Recall from previous lessons that COM clients do not directly access a COM server.
Instead they ask the COM runtime subsystem for a class factory
that "knows how to create" a specific type of COM object by calling
passing in the CLSID of the COM class. In response, the COM runtime subsystem looks the CLSID up in the registry to find the location of the server. COM loads the server and calls
. We will discuss
later in this module.
COM imposes itself as an intermediary between the client and the server. This is called Local/Remote Transparency because the details of how the server is activated, connecting the client and server, and of how a client's COM call is routed to server is transparent to both the
client and the server. The code to make an in-process call looks just like the code that makes a remote call.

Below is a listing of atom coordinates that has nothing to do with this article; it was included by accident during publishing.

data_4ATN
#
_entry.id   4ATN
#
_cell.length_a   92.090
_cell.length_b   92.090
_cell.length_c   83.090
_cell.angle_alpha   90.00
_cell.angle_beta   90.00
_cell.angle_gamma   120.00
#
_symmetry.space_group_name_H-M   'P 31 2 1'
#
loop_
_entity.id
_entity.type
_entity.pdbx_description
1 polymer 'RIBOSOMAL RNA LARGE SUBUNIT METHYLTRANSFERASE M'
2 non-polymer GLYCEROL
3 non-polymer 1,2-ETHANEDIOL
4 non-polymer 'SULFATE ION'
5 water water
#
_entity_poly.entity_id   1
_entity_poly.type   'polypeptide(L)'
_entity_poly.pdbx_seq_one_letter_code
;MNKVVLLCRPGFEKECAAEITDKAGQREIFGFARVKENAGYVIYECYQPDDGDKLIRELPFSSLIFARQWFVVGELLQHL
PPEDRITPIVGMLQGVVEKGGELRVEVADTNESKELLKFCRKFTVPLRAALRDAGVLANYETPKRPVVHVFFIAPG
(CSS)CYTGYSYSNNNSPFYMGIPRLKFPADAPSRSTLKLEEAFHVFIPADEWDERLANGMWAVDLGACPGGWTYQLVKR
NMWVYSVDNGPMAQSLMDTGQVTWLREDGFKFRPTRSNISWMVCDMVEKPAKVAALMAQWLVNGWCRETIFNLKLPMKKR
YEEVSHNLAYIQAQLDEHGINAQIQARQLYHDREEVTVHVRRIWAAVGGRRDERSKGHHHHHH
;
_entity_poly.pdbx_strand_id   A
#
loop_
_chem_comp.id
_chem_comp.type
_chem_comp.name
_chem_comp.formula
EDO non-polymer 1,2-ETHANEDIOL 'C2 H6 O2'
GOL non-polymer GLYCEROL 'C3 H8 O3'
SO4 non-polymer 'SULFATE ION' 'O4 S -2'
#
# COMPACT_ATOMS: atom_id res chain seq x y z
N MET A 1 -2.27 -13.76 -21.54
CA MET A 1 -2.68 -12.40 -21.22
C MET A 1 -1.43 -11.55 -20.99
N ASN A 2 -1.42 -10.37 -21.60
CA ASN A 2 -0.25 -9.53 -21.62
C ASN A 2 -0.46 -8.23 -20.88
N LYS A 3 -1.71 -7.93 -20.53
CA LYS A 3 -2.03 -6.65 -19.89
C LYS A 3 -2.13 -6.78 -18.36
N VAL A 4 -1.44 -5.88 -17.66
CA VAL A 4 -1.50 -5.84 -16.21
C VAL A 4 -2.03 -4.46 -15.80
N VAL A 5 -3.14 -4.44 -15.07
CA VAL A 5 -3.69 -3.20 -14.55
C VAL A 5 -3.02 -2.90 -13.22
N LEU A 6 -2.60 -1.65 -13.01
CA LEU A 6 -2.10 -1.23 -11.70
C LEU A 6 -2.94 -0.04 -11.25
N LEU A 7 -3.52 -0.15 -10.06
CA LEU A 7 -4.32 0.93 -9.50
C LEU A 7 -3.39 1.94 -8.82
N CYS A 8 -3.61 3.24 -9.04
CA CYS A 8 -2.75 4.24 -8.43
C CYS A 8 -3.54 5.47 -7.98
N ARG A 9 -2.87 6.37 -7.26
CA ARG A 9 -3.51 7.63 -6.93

As needed, COM will handle the details involved with managing local and remote connections between the client and the server.
Provides a pointer to an interface on a class object associated with a specified CLSID.
CoGetClassObject locates, and if necessary, dynamically loads the executable code required to do this.
Call CoGetClassObject directly to create multiple objects through a class object for which there is a CLSID in the system registry.
You can also retrieve a class object from a specific remote computer. Most class objects implement the IClassFactory interface.
You would then call CreateInstance to create an uninitialized object. It is not always necessary to go through this process however.
To create a single object, call the
function, which allows you to create an instance on a remote machine.
This replaces the CoCreateInstance function, which can still be used to create an instance on a local computer.
Both functions encapsulate connecting to the class object, creating the instance, and releasing the class object.
Two other functions,
- CoGetInstanceFromFile and
provide both instance creation on a remote system and object activation.
There are numerous functions and interface methods whose purpose is to create objects of a single type and provide a pointer to an interface on that object.